Dallas Fed Chief Robert Kaplan to Resign Following Stock Trade Controversy

By Tom Ozimek
Tom Ozimek
Tom Ozimek
Reporter
Tom Ozimek has a broad background in journalism, deposit insurance, marketing and communications, and adult education. The best writing advice he's ever heard is from Roy Peter Clark: 'Hit your target' and 'leave the best for last.'
September 28, 2021 Updated: September 28, 2021

Dallas Federal Reserve President Robert Kaplan on Monday announced his resignation, with the move coming in the wake of recent controversy over stock trades he made during the pandemic, when the Fed took extraordinary measures that lifted the economy and boosted markets.

The announcement, which came in a Sept. 27 press release from the Dallas Fed, acknowledged the controversy surrounding his trading activity, which was permitted by the Fed’s ethics rules but sparked criticism over potential conflict of interest. Kaplan, who has served as the president and CEO of the Dallas Fed since 2015, will be retiring early, effective Oct. 8.

“During my tenure, I have adhered to all Federal Reserve ethical standards and policies. My securities investing activities and disclosures met Bank compliance rules and standards,” Kaplan said in the announcement.

Kaplan came under fire for making a number of individual stock trades in 2020, a year the Fed dropped interest rates to near zero and set out on a massive asset-buying program, making around $120 billion in monthly Treasury and mortgage security purchases.

The Board of Directors of the Dallas Fed said in a statement that Kaplan’s decision to retire early was “to eliminate any distractions to the Federal Reserve System surrounding his personal investment activities,” though the board noted Kaplan had followed Fed rules around allowable investment practices by its employees.

Fed officials are subject to specific restrictions, such as not trading during the so-called blackout period around each meeting of the Federal Open Market Committee (FOMC), when policy-sensitive information is distributed. They also aren’t permitted to hold stocks in banks or mutual funds concentrated in the financial sector and are prohibited from reselling securities within 30 days of purchase.

But the Fed’s code of conduct has broader language as well, stipulating that employees should “avoid any situation that might give rise to an actual conflict of interest or even the appearance of a conflict of interest.”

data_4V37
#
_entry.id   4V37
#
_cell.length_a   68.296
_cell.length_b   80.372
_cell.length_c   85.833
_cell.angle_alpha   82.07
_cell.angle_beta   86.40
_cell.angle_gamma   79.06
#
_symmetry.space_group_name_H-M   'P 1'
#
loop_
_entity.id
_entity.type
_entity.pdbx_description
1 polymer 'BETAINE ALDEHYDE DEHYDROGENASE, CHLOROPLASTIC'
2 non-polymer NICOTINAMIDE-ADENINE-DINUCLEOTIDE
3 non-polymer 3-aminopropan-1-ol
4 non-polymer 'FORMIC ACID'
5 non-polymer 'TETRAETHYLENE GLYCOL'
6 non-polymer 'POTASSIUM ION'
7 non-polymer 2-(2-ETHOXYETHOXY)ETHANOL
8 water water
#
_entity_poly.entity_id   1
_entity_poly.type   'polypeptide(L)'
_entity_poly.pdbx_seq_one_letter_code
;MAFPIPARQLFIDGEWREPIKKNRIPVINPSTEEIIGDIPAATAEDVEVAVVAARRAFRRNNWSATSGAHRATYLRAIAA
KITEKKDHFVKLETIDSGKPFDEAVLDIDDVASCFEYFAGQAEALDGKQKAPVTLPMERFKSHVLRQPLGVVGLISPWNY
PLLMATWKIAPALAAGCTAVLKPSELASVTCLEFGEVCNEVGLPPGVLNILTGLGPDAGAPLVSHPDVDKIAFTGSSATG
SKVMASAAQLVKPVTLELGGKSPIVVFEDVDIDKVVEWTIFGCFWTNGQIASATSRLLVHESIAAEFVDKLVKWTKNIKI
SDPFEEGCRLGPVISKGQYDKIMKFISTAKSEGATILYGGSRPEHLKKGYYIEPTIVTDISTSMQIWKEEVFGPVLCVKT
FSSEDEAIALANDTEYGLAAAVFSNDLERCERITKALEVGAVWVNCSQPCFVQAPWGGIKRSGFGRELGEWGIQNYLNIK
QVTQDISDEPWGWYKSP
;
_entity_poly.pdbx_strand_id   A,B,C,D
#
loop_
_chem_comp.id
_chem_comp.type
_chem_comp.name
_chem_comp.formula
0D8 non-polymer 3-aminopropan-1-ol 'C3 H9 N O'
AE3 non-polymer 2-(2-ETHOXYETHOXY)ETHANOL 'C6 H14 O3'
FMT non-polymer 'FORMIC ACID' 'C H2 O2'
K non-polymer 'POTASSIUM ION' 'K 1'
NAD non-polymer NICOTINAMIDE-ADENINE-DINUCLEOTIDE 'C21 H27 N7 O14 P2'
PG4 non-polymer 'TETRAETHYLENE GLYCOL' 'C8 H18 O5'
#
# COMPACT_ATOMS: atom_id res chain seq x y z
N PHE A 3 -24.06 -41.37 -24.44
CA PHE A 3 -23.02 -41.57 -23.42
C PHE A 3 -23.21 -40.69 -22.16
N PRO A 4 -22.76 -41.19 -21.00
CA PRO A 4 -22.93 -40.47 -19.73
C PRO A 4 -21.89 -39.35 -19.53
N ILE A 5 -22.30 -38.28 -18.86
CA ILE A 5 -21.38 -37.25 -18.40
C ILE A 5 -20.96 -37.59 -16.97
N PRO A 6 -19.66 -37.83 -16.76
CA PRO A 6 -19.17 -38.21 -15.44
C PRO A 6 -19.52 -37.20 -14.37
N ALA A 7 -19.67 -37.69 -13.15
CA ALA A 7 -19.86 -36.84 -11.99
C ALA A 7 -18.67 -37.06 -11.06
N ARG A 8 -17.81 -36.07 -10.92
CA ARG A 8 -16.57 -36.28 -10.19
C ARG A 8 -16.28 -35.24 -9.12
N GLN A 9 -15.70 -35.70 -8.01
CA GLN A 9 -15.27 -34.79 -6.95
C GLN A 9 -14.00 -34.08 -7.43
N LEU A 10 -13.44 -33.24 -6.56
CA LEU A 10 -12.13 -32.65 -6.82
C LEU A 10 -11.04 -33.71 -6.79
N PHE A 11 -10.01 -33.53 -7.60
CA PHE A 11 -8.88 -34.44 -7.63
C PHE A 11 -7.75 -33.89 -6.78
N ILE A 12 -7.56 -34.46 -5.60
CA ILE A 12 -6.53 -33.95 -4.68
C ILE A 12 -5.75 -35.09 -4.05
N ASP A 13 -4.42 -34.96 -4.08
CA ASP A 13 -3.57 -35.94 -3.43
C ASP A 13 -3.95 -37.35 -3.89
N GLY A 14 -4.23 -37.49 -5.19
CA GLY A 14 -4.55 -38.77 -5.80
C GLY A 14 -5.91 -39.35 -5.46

Kaplan’s resignation announcement came on the same day that Boston Federal Reserve President Eric Rosengren said he’s retiring nine months ahead of schedule, citing deteriorating health from a longstanding kidney condition. His last day will be Sept. 30.

Like Kaplan, Rosengren also landed in hot water after financial disclosures showed that he bought and sold securities in real estate investment trusts in 2020.

Both Kaplan and Rosengren said they would refrain from any share trading while holding leadership roles at their respective institutions, and promised to sell all their stock holdings by the end of September and put the proceeds into passive investments.

Dennis Kelleher, head of the Better Markets think tank on financial regulation, told Reuters that the resignations of Kaplan and Rosengren were “grossly insufficient.” He called for Federal Reserve chair Jerome Powell to make a “full disclosure of everyone at the Fed who traded during the pandemic while in possession of nonpublic information.”

After the stock trade revelations, Powell ordered a review of ethics rules around holdings and other financial activities by senior Fed employees.

Powell is likely to face tough questions about the Fed’s ethics standards when he appears before the Senate banking committee on Sept. 28.

Tom Ozimek
Tom Ozimek
Reporter
Tom Ozimek has a broad background in journalism, deposit insurance, marketing and communications, and adult education. The best writing advice he's ever heard is from Roy Peter Clark: 'Hit your target' and 'leave the best for last.'